A new survey of fifty black-and-white photographs by Peter Hujar presents a rare opportunity to see the artist’s work through the eyes of acclaimed musician and collector, Elton John. Spanning nearly two decades, the exhibition includes portraits of friends and fellow artists, atmospheric landscapes, and Hujar’s landmark nudes. These striking images provide an intimate lens onto Downtown New York’s vibrant social scene and a life cut short by the ongoing AIDS epidemic.
Throughout the 1970s and 80s, New York’s East Village was home to a flourishing culture of artistic experimentation and sexual liberation. With daring vulnerability, Hujar’s photographs captured a community of emerging artists, performers, and playwrights.
Among the circles of Hujar’s friends was the renowned dancer and dramaturg, Sheryl Sutton, who starred in Robert Wilson and Philip Glass’s influential 1976 opera, Einstein on the Beach.
The liberation of gay life in 1970s America sparked the vibrant sexual and artistic exploration visible in Hujar’s portraits of drag queens. Yet the landscapes he captured at night and in dilapidated locales still offered a feeling of loneliness, alienation, and quiet intimacy familiar to many marginalized queer persons. As the art critic Bob Nickas writes, “the night is a space in which to immerse oneself, or lose oneself, and for a gay man it is always to some degree a libidinal space.”
Drawing upon his short-lived career as a fashion photographer for Harper’s Bazaar and GQ, Hujar pictured the San Francisco-based psychedelic drag troupe The Cockettes when they arrived in New York in November 1971 for a string of performances at the Anderson Theater. Commissioned by Steve Lawrence for the photographic periodical Newspaper, Hujar’s newsprint portraits were passed out by wheelbarrow during the performance’s intermission.
Many of Hujar’s most radical works combine the softness of his iconic portraits with the intimacy of eros and eroticism. Nude figures appeared before Hujar’s camera in varying states: in whole and in detail, young and old, covered in tattoos and caught in arousal.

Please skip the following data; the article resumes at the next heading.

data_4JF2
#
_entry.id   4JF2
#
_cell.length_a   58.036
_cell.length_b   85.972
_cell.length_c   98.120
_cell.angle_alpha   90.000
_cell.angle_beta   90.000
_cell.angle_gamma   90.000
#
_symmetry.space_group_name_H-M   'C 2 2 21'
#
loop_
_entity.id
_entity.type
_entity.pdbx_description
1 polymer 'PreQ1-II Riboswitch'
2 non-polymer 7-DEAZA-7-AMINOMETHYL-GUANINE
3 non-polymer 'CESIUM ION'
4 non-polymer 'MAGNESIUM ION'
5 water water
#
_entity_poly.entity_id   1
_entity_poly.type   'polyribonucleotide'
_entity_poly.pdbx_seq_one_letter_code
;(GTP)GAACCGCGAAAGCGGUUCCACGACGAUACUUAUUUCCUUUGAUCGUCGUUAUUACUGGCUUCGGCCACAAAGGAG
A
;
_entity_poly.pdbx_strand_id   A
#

Throughout the 1980s, Hujar took spontaneous trips to New Jersey and upstate New York with friend and former lover David Wojnarowicz. In an abandoned building in Newark, they found a room littered with broken dishes, a ruined armchair, and garbage. Hujar’s flash illuminates every surface, filling the picture with pattern and texture.
Hujar lived and worked in an apartment on Second Avenue previously occupied by the underground performer and Warhol superstar, Jackie Curtis. Its large, white wall became the backdrop against which he photographed his wider network of friends, including the performer and playwright Ethyl Eichelberger. Throughout the 1970s and 80s, Eichelberger starred in a series of East Village plays based on the lives of great women like “Medea,” “Lucrezia Borgia,” “Klytemnestra,” and “Auntie Belle Emme.”
His subjects also included dancers, writers, artists, and composers, such as Edgar Winter, Peggy Lee, Susan Sontag, Fran Lebowitz, and Robert Wilson. Many of these portraits were included in his first and only book published during his lifetime, Portraits in Life and Death, released in 1976.
Hujar developed his ideas about portraiture by referring to classical paintings, in which the sitter looks directly at the artist or just out of frame. His portrait sessions fostered connection through the lens, leaving open opportunities for profound introspection and genuine fragility. As Gary Schneider recalls, “everybody thought they were his best friend, so all of a sudden you were inside his camera with him.”
Growing up on his grandparents’ farm in New Jersey, Hujar developed a profound connection with animals—his first and most enduring photographic subjects. Throughout his life, the artist returned to farms in New Jersey and upstate New York, seeking communion with farm animals through his camera’s lens. Back in his Second Avenue studio, he turned his camera to his friends’ pets. Through these pictures, Hujar managed to evince the individuality of animals rather than reduce them to more generic species.
As Hujar’s friend Steve Turtell recalled, he sought out subjects with “a certain kind of isolation built into their personalities.” Behind the scenes of a circus performance, for example, Hujar stumbled upon a clown’s trunk stuffed with miscellaneous supplies. At the center of the image is a wistful portrait of the comic film actor Buster Keaton. Beneath the facade of a clown’s cheerful persona, he implies, may lie a more somber expression.
Hujar was diagnosed with AIDS on January 1, 1987 and passed away on Thanksgiving day that year. Even in his death, his photographs hold onto the beauty of his life. “Hujar’s photographs,” writes the curator Joel Smith, “monumentalize moments, beings, lifetimes, and subcultures that might otherwise have disappeared into time. His subject is those who live—at the speed of life, in present tense, undistracted by hope, anxiety, or nostalgia.”